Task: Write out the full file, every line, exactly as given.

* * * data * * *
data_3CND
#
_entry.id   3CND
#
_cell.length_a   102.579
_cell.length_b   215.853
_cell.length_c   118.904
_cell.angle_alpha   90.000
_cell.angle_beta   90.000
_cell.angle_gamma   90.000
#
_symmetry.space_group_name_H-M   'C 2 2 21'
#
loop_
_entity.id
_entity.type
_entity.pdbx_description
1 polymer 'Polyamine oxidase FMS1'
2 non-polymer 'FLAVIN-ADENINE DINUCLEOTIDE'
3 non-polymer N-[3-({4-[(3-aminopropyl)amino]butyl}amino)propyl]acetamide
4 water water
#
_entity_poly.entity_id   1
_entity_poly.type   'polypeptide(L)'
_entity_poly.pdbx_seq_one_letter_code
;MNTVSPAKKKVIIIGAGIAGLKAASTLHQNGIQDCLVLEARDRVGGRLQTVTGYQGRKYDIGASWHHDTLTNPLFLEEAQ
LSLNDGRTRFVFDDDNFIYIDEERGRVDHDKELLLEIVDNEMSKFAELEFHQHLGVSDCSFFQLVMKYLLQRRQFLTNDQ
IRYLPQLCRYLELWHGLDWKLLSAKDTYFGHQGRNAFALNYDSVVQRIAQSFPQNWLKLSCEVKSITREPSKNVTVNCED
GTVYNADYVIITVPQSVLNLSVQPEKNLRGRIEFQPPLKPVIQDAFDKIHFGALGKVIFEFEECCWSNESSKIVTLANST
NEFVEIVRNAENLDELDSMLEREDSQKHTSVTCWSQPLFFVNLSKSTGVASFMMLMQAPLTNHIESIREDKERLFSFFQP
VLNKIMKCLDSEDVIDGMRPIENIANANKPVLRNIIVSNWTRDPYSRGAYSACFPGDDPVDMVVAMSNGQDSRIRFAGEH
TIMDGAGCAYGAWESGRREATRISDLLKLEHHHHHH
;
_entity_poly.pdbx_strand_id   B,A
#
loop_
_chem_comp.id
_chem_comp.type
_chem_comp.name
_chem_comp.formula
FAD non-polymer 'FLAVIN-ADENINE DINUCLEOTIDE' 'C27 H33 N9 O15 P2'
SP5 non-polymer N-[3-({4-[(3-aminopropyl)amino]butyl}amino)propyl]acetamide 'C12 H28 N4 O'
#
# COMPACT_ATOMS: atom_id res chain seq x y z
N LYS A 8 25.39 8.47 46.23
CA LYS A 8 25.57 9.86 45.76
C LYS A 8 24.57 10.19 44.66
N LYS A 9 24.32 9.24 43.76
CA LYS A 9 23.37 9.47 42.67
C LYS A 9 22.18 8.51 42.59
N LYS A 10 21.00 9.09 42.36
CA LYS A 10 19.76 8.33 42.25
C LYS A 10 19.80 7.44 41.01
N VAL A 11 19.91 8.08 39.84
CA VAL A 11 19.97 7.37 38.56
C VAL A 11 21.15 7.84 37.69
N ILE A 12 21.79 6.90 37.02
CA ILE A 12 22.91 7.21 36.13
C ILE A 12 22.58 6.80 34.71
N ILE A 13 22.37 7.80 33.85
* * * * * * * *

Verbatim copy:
data_3CND
#
_entry.id   3CND
#
_cell.length_a   102.579
_cell.length_b   215.853
_cell.length_c   118.904
_cell.angle_alpha   90.000
_cell.angle_beta   90.000
_cell.angle_gamma   90.000
#
_symmetry.space_group_name_H-M   'C 2 2 21'
#
loop_
_entity.id
_entity.type
_entity.pdbx_description
1 polymer 'Polyamine oxidase FMS1'
2 non-polymer 'FLAVIN-ADENINE DINUCLEOTIDE'
3 non-polymer N-[3-({4-[(3-aminopropyl)amino]butyl}amino)propyl]acetamide
4 water water
#
_entity_poly.entity_id   1
_entity_poly.type   'polypeptide(L)'
_entity_poly.pdbx_seq_one_letter_code
;MNTVSPAKKKVIIIGAGIAGLKAASTLHQNGIQDCLVLEARDRVGGRLQTVTGYQGRKYDIGASWHHDTLTNPLFLEEAQ
LSLNDGRTRFVFDDDNFIYIDEERGRVDHDKELLLEIVDNEMSKFAELEFHQHLGVSDCSFFQLVMKYLLQRRQFLTNDQ
IRYLPQLCRYLELWHGLDWKLLSAKDTYFGHQGRNAFALNYDSVVQRIAQSFPQNWLKLSCEVKSITREPSKNVTVNCED
GTVYNADYVIITVPQSVLNLSVQPEKNLRGRIEFQPPLKPVIQDAFDKIHFGALGKVIFEFEECCWSNESSKIVTLANST
NEFVEIVRNAENLDELDSMLEREDSQKHTSVTCWSQPLFFVNLSKSTGVASFMMLMQAPLTNHIESIREDKERLFSFFQP
VLNKIMKCLDSEDVIDGMRPIENIANANKPVLRNIIVSNWTRDPYSRGAYSACFPGDDPVDMVVAMSNGQDSRIRFAGEH
TIMDGAGCAYGAWESGRREATRISDLLKLEHHHHHH
;
_entity_poly.pdbx_strand_id   B,A
#
loop_
_chem_comp.id
_chem_comp.type
_chem_comp.name
_chem_comp.formula
FAD non-polymer 'FLAVIN-ADENINE DINUCLEOTIDE' 'C27 H33 N9 O15 P2'
SP5 non-polymer N-[3-({4-[(3-aminopropyl)amino]butyl}amino)propyl]acetamide 'C12 H28 N4 O'
#
# COMPACT_ATOMS: atom_id res chain seq x y z
N LYS A 8 25.39 8.47 46.23
CA LYS A 8 25.57 9.86 45.76
C LYS A 8 24.57 10.19 44.66
N LYS A 9 24.32 9.24 43.76
CA LYS A 9 23.37 9.47 42.67
C LYS A 9 22.18 8.51 42.59
N LYS A 10 21.00 9.09 42.36
CA LYS A 10 19.76 8.33 42.25
C LYS A 10 19.80 7.44 41.01
N VAL A 11 19.91 8.08 39.84
CA VAL A 11 19.97 7.37 38.56
C VAL A 11 21.15 7.84 37.69
N ILE A 12 21.79 6.90 37.02
CA ILE A 12 22.91 7.21 36.13
C ILE A 12 22.58 6.80 34.71
N ILE A 13 22.37 7.80 33.85